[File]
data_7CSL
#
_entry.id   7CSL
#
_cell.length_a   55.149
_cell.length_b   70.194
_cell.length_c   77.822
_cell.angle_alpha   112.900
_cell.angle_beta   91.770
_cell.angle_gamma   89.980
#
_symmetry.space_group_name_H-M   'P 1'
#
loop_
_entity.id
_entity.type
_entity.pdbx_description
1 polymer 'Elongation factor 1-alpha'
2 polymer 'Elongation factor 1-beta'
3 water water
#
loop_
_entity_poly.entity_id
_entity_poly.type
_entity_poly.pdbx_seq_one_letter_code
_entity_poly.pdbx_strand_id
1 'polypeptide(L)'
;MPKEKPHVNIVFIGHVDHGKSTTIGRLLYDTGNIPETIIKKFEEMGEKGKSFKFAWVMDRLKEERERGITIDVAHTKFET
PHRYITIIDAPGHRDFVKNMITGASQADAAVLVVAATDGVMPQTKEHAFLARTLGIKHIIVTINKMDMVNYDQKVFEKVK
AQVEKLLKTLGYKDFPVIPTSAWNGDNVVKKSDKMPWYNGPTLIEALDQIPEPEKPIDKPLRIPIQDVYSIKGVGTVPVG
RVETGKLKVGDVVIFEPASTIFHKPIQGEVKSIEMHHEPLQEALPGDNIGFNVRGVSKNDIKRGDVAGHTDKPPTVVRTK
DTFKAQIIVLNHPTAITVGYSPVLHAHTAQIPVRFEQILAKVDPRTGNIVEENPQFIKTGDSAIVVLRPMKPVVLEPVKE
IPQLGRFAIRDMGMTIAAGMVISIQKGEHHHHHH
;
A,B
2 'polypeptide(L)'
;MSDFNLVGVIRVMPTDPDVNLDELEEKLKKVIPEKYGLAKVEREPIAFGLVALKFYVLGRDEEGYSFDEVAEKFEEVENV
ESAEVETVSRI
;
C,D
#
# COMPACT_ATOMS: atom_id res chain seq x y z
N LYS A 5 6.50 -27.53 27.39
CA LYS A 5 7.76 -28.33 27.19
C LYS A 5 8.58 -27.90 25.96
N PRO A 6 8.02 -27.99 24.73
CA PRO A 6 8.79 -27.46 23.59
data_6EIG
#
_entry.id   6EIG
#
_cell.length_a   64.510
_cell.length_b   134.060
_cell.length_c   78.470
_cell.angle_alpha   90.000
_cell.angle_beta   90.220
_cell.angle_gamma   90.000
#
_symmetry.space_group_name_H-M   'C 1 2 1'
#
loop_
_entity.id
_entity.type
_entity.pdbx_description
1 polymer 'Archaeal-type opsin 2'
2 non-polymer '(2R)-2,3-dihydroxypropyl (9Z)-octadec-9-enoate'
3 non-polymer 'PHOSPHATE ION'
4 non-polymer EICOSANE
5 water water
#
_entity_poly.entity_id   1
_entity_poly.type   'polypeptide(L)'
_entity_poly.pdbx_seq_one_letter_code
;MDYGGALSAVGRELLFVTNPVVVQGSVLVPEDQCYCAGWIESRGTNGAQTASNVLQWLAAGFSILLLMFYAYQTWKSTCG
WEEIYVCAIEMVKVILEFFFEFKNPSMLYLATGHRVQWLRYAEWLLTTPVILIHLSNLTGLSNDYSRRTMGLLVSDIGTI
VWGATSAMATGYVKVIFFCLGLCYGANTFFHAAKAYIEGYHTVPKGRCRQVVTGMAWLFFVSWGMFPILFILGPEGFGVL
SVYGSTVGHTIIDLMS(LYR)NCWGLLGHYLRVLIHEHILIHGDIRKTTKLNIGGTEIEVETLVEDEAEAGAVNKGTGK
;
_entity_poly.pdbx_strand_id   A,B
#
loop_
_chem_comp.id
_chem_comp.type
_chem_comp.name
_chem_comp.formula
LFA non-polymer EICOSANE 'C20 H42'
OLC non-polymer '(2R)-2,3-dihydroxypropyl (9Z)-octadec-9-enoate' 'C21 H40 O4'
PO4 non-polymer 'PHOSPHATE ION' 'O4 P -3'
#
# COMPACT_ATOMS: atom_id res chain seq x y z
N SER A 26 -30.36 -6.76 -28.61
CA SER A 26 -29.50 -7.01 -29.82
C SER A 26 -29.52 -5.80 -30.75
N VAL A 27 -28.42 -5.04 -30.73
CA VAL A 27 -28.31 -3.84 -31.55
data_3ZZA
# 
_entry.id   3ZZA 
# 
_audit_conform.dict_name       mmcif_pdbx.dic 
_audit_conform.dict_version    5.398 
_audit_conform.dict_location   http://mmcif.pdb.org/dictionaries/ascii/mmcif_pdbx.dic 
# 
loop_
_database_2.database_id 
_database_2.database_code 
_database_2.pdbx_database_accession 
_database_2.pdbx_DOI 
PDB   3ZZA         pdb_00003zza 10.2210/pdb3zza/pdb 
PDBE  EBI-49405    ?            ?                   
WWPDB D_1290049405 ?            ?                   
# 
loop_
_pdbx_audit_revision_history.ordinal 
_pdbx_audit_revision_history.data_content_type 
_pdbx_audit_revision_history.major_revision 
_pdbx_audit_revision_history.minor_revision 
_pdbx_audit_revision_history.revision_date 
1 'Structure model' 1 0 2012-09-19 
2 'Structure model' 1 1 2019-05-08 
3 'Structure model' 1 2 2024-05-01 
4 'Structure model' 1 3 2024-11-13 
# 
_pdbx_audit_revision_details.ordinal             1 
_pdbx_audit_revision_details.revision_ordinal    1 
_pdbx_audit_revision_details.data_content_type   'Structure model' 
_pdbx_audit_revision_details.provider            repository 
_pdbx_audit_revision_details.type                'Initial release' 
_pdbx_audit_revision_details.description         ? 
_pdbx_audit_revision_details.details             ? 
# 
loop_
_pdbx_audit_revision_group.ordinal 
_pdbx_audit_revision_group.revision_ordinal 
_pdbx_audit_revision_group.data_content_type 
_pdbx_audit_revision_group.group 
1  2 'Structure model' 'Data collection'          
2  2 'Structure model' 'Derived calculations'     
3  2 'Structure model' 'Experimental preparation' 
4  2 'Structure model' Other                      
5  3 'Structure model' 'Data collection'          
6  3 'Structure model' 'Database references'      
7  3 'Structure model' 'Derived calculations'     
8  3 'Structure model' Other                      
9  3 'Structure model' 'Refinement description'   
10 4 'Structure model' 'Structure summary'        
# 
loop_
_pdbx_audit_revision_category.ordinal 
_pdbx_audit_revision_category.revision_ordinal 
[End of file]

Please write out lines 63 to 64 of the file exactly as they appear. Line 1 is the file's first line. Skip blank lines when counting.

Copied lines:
_entity.type
_entity.pdbx_description